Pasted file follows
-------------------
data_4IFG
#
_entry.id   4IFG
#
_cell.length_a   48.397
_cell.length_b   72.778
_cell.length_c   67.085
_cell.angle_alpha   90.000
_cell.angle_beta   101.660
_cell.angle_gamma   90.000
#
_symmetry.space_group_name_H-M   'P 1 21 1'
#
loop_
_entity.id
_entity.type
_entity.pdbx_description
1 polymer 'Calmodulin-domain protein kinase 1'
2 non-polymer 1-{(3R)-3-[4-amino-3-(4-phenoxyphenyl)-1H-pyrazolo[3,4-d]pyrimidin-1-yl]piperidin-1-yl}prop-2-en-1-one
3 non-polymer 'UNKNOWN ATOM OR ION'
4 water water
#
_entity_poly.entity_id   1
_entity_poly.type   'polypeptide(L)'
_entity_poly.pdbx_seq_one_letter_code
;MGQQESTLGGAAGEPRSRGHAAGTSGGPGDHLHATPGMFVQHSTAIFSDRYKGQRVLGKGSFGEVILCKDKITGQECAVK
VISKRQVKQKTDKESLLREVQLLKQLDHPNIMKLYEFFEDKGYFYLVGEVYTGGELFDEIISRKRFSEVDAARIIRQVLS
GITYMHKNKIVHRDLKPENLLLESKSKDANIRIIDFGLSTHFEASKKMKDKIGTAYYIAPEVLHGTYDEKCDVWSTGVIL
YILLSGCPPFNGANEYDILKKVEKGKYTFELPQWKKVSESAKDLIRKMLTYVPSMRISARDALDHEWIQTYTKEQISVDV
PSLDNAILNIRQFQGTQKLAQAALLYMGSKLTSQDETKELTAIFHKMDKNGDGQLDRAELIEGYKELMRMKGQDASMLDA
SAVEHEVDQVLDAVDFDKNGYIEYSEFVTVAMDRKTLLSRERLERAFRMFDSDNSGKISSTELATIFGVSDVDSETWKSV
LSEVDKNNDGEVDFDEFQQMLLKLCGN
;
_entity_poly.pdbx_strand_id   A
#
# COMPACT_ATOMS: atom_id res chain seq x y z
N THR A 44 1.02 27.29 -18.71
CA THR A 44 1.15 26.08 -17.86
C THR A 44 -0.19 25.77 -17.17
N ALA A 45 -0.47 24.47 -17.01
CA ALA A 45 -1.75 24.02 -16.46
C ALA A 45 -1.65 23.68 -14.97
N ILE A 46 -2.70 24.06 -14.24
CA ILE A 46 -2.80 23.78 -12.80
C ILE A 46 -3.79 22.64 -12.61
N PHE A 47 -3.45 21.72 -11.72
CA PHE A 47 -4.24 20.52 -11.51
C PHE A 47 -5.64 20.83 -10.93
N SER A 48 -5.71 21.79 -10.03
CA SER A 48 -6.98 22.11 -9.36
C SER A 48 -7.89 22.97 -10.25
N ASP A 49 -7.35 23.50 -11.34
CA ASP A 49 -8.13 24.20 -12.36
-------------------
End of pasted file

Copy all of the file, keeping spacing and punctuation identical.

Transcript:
data_4IFG
#
_entry.id   4IFG
#
_cell.length_a   48.397
_cell.length_b   72.778
_cell.length_c   67.085
_cell.angle_alpha   90.000
_cell.angle_beta   101.660
_cell.angle_gamma   90.000
#
_symmetry.space_group_name_H-M   'P 1 21 1'
#
loop_
_entity.id
_entity.type
_entity.pdbx_description
1 polymer 'Calmodulin-domain protein kinase 1'
2 non-polymer 1-{(3R)-3-[4-amino-3-(4-phenoxyphenyl)-1H-pyrazolo[3,4-d]pyrimidin-1-yl]piperidin-1-yl}prop-2-en-1-one
3 non-polymer 'UNKNOWN ATOM OR ION'
4 water water
#
_entity_poly.entity_id   1
_entity_poly.type   'polypeptide(L)'
_entity_poly.pdbx_seq_one_letter_code
;MGQQESTLGGAAGEPRSRGHAAGTSGGPGDHLHATPGMFVQHSTAIFSDRYKGQRVLGKGSFGEVILCKDKITGQECAVK
VISKRQVKQKTDKESLLREVQLLKQLDHPNIMKLYEFFEDKGYFYLVGEVYTGGELFDEIISRKRFSEVDAARIIRQVLS
GITYMHKNKIVHRDLKPENLLLESKSKDANIRIIDFGLSTHFEASKKMKDKIGTAYYIAPEVLHGTYDEKCDVWSTGVIL
YILLSGCPPFNGANEYDILKKVEKGKYTFELPQWKKVSESAKDLIRKMLTYVPSMRISARDALDHEWIQTYTKEQISVDV
PSLDNAILNIRQFQGTQKLAQAALLYMGSKLTSQDETKELTAIFHKMDKNGDGQLDRAELIEGYKELMRMKGQDASMLDA
SAVEHEVDQVLDAVDFDKNGYIEYSEFVTVAMDRKTLLSRERLERAFRMFDSDNSGKISSTELATIFGVSDVDSETWKSV
LSEVDKNNDGEVDFDEFQQMLLKLCGN
;
_entity_poly.pdbx_strand_id   A
#
# COMPACT_ATOMS: atom_id res chain seq x y z
N THR A 44 1.02 27.29 -18.71
CA THR A 44 1.15 26.08 -17.86
C THR A 44 -0.19 25.77 -17.17
N ALA A 45 -0.47 24.47 -17.01
CA ALA A 45 -1.75 24.02 -16.46
C ALA A 45 -1.65 23.68 -14.97
N ILE A 46 -2.70 24.06 -14.24
CA ILE A 46 -2.80 23.78 -12.80
C ILE A 46 -3.79 22.64 -12.61
N PHE A 47 -3.45 21.72 -11.72
CA PHE A 47 -4.24 20.52 -11.51
C PHE A 47 -5.64 20.83 -10.93
N SER A 48 -5.71 21.79 -10.03
CA SER A 48 -6.98 22.11 -9.36
C SER A 48 -7.89 22.97 -10.25
N ASP A 49 -7.35 23.50 -11.34
CA ASP A 49 -8.13 24.20 -12.36